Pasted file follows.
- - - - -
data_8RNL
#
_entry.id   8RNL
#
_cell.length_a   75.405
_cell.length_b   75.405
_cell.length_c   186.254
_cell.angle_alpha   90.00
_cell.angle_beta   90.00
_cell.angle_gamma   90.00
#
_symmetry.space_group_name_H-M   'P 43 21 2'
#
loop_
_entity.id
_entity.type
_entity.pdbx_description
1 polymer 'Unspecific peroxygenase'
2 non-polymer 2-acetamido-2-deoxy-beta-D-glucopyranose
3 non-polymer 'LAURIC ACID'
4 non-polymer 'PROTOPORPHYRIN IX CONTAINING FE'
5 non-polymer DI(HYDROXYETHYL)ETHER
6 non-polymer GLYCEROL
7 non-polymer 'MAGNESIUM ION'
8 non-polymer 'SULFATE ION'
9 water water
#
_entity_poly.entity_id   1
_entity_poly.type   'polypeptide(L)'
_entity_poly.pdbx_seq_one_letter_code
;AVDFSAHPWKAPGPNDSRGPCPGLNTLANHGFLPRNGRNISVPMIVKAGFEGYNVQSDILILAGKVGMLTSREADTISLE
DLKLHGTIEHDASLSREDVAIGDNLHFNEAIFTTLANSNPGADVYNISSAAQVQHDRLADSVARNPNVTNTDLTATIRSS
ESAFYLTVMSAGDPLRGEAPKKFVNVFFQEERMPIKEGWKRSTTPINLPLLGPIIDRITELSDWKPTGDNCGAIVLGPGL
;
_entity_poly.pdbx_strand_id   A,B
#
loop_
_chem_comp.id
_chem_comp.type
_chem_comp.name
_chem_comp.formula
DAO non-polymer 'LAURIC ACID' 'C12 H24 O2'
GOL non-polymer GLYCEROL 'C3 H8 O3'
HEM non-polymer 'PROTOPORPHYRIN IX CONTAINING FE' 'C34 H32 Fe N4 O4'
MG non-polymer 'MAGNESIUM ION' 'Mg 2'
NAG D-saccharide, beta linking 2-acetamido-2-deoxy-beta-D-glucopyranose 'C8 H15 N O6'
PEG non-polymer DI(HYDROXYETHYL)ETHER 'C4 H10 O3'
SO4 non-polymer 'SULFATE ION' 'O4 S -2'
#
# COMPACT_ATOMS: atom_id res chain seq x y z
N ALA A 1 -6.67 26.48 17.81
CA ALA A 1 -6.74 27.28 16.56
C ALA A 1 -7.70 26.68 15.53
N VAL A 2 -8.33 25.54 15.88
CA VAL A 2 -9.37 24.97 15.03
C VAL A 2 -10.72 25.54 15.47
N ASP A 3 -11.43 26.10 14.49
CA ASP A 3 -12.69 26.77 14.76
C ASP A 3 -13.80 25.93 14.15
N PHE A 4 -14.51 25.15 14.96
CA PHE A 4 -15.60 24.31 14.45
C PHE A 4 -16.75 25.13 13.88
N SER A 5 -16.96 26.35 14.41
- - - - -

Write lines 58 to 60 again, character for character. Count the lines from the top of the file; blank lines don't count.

CA ASP A 3 -12.69 26.77 14.76
C ASP A 3 -13.80 25.93 14.15
N PHE A 4 -14.51 25.15 14.96